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Cardinal Stefan Wyszynski – beatification

Cardinal Stefan Wyszynski, Poland’s ‘Primate of the Millennium,’ to be beatified in September 12, 2021.

He was Poland’s Primate in 1948-1981, during the time when Polish Roman Catholic Church was persecuted by Polish communist government. Cardinal Wyszynski was imprisoned from 1953-1956. He was a great and dedicated protector of Polish church and the nation. He is considered by many as Polish national here.

Photos of Cardinal Stefan Wyszynski from the PMA Photo Archives.
Books about Cardinal Stefan Wyszynski from the PMA Library collection.

12 września 2021 odbędzie się beatyfikacja Kardynała Stefana Wyszyńskiego (1901-1981), zwanego Prymasem Tysiąclecia. Kardynał Stefan Wyszyński był Prymasem Polski w latach 1948-1981, w okresie, kiedy Kościół katolicki zwalczany był przez komunistyczne władze polskie. Kardynał Wyszyński był internowany i więziony przez Urząd Bezpieczeństwa w latach 1953-1956. Był wielkim i oddanym obrońcą Kościoła i narodu polskiego.

Zdjęcia Kardynała Stefana Wyszyńskiego z archiwum fotograficznego MPA.
Książki o Kardynale Wyszyńskim w zbiorach Biblioteki MPA.


September 12, 2021 - we are witnesses of the last great Beatification in the tradition of Polish super saints like Frs. Maximilian Kolbe and Jerzy Popieluszko or Pope John Paul II in the history of the Polish Catholic Church! The status of this 2021 epochal celebration is determined so by its very hero and heroine - Cardinal Stefan Wyszynski - interrex of Poland during Soviet captivity and the sightless Princess Roza Czacka-initiator of the Braille alphabet in Poland’s treatment of the Blind and the Congregation of the Franciscan Sisters Servants of the Cross as well as a visionary of the Laski Education Center which is her brainchild and operates until today. I want to shed some light on the phenomenal Laski Center and will write about the Beatification after it takes place this Sunday in Warsaw. In July during my visit in Poland, I was given an intensive tour of the Laski premises by Sister Jana Maria Sciga - Franciscan Sister Servant of the Cross and Director of the Girls’ dormitory. After meeting some of its youngest residents ( Laski students range from kindergarten age to 21) - Sister and I took off via golf cart (Laski covers 76 hectares (almost 200 acres) viewing it's elementary school/ highschool and college (all co-ed). A valley studded with verdant trees led us past the Laski swimming pool center and a hippotherapy private owned farm-(the Sisters own 5 horses themselves). Laski students are regulars at the Paralympics and train on premise. There is also a boys dormitory, the music school, lycée (humanities high school) and vocational schools (they incl. metalwork, welding, blacksmith and electronics workshops). Our tour ended with the Laski Center Chapel but before this we stopped at the newly opening Mother Roza Czacka Museum (on display a plaster cast of her Braille reading hands and other precious personal artefacts) and adjoining gift shop with cozy Italian espresso and snack cafe. Here we greeted Sister Sara who had worked at the Sisters' 4 Education Centers for the visually impaired in Southern India-just part of Mother Czacka’s dream come true to transform our sightless brothers and sisters into useful and successful members of society both in Poland and beyond.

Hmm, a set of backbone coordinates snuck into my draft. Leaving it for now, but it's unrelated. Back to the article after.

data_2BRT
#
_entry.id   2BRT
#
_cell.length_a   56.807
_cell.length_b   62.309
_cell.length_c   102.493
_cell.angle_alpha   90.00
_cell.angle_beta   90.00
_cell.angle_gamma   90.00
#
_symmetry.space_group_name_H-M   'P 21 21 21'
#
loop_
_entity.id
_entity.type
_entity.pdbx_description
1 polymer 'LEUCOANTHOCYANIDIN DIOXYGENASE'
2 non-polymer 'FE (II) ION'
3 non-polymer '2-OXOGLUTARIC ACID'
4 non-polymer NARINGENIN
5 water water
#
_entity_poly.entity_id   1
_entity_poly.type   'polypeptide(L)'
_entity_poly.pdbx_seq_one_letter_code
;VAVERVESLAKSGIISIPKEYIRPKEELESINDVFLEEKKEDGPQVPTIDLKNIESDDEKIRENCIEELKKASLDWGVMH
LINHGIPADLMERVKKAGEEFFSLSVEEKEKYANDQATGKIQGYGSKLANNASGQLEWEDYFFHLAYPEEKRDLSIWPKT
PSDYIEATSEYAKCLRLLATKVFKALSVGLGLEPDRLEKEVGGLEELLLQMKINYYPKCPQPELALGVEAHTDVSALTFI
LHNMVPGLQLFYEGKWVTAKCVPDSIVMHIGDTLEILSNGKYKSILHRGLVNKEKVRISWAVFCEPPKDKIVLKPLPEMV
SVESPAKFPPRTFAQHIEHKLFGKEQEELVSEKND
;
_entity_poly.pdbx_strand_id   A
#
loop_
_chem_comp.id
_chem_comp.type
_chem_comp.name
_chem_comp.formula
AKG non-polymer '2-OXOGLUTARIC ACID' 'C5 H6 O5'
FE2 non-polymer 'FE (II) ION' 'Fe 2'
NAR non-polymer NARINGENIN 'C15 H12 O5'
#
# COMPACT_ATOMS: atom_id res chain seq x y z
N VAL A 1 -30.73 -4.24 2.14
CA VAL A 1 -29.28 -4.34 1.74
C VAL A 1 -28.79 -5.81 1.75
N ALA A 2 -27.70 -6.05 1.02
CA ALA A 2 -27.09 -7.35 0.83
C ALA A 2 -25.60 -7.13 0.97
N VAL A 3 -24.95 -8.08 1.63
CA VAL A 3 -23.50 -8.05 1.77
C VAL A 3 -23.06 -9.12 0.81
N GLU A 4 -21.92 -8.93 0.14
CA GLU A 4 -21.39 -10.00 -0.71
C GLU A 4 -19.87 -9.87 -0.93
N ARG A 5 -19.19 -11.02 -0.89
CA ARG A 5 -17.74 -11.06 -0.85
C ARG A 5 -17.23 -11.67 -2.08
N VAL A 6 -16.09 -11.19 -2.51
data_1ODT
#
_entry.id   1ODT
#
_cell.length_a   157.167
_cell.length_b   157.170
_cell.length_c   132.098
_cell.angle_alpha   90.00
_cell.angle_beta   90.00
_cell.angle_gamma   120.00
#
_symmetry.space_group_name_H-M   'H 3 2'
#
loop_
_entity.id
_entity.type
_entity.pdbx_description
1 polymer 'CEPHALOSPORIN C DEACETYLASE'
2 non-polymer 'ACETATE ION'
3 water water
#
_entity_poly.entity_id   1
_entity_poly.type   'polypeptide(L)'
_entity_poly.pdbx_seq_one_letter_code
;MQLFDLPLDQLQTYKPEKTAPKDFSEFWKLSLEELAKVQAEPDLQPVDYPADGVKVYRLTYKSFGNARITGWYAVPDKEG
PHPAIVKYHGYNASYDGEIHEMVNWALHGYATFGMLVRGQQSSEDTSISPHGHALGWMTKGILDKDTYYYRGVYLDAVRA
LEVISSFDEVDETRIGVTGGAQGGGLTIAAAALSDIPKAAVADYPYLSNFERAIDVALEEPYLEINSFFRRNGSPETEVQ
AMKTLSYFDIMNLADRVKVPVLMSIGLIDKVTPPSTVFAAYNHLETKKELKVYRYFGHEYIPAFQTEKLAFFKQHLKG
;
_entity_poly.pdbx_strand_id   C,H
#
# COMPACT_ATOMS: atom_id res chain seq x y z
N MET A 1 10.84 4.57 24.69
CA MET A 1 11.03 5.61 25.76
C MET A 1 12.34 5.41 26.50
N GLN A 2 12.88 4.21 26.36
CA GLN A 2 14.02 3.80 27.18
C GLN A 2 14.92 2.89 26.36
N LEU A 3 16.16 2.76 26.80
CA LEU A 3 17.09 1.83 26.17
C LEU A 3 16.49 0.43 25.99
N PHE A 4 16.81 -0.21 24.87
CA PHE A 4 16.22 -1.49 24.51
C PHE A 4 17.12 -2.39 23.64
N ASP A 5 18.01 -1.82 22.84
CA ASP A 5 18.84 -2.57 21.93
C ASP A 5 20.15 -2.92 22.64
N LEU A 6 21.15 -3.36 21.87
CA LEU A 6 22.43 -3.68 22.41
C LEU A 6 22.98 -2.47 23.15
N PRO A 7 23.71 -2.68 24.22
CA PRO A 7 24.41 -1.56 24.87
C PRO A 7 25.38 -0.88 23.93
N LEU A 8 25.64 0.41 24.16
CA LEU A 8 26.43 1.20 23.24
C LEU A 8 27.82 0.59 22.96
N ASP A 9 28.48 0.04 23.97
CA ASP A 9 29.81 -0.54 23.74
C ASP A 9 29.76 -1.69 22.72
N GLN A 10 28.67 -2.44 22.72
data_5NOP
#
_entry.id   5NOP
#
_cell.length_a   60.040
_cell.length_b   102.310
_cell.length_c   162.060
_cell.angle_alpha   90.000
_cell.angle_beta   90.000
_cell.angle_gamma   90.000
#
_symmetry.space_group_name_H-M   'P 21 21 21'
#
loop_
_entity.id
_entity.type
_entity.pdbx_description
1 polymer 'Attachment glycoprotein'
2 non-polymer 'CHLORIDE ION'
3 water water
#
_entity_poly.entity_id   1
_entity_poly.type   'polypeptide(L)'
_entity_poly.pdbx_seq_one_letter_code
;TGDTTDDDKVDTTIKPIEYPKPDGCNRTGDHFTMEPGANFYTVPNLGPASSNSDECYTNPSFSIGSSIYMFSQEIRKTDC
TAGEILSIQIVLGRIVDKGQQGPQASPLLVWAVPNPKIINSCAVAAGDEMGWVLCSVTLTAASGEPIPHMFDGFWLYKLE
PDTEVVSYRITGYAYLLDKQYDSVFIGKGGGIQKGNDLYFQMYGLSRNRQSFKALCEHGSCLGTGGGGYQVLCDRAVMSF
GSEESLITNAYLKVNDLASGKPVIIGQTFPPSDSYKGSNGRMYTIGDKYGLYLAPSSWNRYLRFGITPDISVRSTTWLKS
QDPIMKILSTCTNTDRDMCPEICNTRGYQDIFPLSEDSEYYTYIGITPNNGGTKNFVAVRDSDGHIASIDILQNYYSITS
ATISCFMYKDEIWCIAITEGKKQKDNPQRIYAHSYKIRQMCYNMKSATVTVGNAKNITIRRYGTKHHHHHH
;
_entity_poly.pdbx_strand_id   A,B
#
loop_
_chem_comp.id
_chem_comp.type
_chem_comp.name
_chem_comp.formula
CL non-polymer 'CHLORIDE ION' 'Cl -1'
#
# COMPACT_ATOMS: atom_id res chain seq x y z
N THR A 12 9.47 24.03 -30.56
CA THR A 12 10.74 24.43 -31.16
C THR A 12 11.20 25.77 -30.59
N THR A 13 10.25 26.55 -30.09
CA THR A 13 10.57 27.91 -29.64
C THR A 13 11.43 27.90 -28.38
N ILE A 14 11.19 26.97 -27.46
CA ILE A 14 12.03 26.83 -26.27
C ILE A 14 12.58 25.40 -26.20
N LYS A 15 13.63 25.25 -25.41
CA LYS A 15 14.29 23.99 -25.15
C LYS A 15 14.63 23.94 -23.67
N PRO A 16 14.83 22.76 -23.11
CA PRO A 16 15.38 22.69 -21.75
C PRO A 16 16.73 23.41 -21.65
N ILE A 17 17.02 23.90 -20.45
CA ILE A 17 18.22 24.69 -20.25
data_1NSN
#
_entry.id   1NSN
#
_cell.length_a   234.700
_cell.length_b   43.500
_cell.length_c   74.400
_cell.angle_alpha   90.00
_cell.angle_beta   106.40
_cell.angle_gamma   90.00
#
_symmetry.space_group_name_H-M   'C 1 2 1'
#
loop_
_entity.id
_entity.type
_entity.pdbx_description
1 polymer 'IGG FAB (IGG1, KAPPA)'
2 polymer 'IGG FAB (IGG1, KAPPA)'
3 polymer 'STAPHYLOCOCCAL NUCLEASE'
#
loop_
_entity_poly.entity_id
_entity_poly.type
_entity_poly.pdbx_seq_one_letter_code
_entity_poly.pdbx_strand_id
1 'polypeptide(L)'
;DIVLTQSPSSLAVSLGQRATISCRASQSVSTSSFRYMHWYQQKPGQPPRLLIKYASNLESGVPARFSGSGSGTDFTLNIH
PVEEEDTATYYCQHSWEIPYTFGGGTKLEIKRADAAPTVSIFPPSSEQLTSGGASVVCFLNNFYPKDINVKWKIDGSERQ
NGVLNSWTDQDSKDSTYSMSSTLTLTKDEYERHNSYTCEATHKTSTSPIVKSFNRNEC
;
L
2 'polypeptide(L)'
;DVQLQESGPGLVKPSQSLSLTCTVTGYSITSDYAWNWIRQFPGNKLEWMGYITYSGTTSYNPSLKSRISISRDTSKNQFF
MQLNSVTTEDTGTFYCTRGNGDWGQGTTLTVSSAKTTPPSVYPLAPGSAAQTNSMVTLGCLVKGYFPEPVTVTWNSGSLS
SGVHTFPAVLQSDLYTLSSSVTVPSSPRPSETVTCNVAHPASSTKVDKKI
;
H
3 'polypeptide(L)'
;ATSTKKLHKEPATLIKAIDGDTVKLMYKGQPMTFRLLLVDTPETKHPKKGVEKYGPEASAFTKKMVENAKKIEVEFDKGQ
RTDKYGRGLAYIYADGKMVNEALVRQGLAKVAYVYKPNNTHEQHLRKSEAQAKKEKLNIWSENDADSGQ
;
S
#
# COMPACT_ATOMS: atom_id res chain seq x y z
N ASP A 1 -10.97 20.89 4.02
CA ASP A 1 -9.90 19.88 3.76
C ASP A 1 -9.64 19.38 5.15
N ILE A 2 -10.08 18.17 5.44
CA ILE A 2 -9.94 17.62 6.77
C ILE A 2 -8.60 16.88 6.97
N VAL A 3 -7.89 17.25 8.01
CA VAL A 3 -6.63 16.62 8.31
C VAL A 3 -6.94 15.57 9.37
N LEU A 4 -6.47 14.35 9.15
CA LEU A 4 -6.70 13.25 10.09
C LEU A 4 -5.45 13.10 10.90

The room where Mother Czacka lived prior to her death in 1961 adjoins the altar area of the chapel. In this room rest her mortal remains in a beautiful sand color sarcophagus crafted from Polish pine. The Sisters cemetary is a mini necropolis of famous Polish artists, statesmen and religious.

Roza Czacka was born Oct. 22, 1876 in Biala Cerkiew (today Ukraine). After moving to Warsaw she was strongly influenced by her heroic grandmother who taught 6 yr.old Roza to read Thomas a Kempis’ Imitation of Christ in French. A fall injury at 22 caused blindness. Travelling abroad, Roza brought back to Poland new methods for improving the education and life of the sightless and was challenged by her own doctor to be the first woman to implicate them for the welfare of her fellow Poles.

Roza Czacka embraced this challenge, and that’s putting it mildly! Maurice de la Sizeranne’s idea A blind man, a useful man became part of her strategy which she enriched with the goal : to restore human dignity to sightless persons. Hallmarks of her work include an Association for the Care of the Blind in Warsaw (1911), an new women’s Congregation (1918) which connected the Franciscan charism with heroic witness to the Cross of adversity, the Laski Center (1922) where total sacrifice in the education and preparation of blind or visually impaired children/ young adults spearheaded their career vocation formation and independent life, and accommodation of the Laski premises and buildings in the service of the Polish Home Army during German occupation and terror (WWII 1939-1945). The active participation in the Warsaw Uprising August 1944 by her Franciscan Servants of the Cross - on Mother Czacka’s personal order was too much even for Fr. Stefan Wyszynski (Future Primate of Poland), serving at that time as Laski Center and Polish Home Army Chaplain. He later wrote that the faith and courage of this sightless woman overwhelmed him. A Polish Woman larger than life, Mother Czacka is Someone who proves to us that the resilience of a Nation’s Culture and love for one’s neighbor can and will carry us through our scary and confused age.

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